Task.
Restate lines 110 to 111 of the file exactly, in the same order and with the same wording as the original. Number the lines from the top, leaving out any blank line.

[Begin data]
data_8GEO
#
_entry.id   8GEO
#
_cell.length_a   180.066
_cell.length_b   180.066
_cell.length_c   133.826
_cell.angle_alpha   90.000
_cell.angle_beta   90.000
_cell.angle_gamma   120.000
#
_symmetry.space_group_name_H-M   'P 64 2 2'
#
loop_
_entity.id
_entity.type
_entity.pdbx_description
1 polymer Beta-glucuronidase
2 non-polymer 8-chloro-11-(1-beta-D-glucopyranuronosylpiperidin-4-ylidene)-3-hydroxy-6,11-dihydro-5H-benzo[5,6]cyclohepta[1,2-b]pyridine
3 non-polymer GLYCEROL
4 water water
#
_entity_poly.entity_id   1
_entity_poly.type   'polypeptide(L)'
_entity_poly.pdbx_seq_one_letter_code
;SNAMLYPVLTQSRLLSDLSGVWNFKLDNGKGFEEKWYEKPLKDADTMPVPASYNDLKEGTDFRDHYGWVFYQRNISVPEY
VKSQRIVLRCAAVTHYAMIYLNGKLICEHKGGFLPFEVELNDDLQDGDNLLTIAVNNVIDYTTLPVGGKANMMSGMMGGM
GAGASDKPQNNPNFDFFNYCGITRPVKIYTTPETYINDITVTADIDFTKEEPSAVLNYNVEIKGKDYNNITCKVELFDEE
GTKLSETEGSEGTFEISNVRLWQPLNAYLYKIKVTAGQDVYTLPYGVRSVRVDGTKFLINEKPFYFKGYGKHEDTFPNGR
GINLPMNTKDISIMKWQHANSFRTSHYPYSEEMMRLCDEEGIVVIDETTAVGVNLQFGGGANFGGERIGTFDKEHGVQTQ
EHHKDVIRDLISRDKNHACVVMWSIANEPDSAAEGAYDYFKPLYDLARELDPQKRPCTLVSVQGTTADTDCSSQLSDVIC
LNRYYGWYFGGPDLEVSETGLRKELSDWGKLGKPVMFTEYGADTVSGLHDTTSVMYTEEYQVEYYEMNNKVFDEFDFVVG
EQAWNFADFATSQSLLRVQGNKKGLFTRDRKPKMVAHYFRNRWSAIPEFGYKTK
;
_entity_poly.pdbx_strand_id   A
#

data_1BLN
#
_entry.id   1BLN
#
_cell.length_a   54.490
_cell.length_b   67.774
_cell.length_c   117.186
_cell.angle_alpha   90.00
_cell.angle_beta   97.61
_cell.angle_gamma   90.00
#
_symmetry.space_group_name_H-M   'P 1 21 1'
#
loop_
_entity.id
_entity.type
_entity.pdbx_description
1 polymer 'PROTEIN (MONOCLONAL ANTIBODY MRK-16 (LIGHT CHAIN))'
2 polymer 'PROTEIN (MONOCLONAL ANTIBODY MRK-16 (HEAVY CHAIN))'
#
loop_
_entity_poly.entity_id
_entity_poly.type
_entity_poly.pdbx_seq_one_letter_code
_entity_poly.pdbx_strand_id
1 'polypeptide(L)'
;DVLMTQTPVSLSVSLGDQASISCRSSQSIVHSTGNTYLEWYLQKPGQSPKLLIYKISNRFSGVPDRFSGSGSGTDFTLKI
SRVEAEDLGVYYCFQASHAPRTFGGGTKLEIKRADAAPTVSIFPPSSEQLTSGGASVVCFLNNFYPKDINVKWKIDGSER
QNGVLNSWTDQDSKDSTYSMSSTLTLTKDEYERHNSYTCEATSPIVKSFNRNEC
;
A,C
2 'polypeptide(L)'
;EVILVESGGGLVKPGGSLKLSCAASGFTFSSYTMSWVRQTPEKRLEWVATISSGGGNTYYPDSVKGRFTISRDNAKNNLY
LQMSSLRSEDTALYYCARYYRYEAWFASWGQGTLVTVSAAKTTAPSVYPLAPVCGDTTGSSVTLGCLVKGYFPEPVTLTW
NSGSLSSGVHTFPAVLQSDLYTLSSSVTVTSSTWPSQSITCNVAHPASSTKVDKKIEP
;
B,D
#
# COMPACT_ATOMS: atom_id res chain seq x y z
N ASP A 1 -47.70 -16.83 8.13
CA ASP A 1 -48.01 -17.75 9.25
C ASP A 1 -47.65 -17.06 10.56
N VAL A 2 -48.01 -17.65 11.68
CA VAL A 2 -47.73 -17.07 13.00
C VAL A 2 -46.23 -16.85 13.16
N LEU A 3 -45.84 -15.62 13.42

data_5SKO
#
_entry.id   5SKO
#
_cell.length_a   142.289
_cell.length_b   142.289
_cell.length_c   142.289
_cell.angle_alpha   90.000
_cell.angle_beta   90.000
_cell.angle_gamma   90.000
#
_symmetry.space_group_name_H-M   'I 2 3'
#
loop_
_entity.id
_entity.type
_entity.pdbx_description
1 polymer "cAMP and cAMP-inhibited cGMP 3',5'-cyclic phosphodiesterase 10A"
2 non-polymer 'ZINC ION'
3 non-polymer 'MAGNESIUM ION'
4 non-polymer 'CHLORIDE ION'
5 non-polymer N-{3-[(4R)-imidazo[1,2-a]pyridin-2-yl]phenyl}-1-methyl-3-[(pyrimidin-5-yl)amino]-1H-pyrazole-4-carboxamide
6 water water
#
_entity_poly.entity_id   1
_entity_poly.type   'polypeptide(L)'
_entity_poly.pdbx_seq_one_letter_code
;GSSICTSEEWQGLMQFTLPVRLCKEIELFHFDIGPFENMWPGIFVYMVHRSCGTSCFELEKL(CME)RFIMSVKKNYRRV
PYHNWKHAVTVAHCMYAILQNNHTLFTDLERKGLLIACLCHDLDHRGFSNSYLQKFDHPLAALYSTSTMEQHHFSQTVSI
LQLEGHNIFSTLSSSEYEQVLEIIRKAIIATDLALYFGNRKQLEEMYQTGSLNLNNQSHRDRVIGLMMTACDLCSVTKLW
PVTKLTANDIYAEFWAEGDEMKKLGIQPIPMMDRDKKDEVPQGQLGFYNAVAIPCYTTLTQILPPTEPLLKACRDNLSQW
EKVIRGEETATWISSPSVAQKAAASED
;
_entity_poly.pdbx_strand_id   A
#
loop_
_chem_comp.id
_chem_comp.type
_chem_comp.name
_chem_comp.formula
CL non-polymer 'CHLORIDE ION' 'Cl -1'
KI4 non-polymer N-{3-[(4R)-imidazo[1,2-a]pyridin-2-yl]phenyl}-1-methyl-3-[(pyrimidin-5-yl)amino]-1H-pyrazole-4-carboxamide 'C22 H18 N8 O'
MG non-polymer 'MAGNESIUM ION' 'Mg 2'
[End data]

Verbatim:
;GSSICTSEEWQGLMQFTLPVRLCKEIELFHFDIGPFENMWPGIFVYMVHRSCGTSCFELEKL(CME)RFIMSVKKNYRRV
PYHNWKHAVTVAHCMYAILQNNHTLFTDLERKGLLIACLCHDLDHRGFSNSYLQKFDHPLAALYSTSTMEQHHFSQTVSI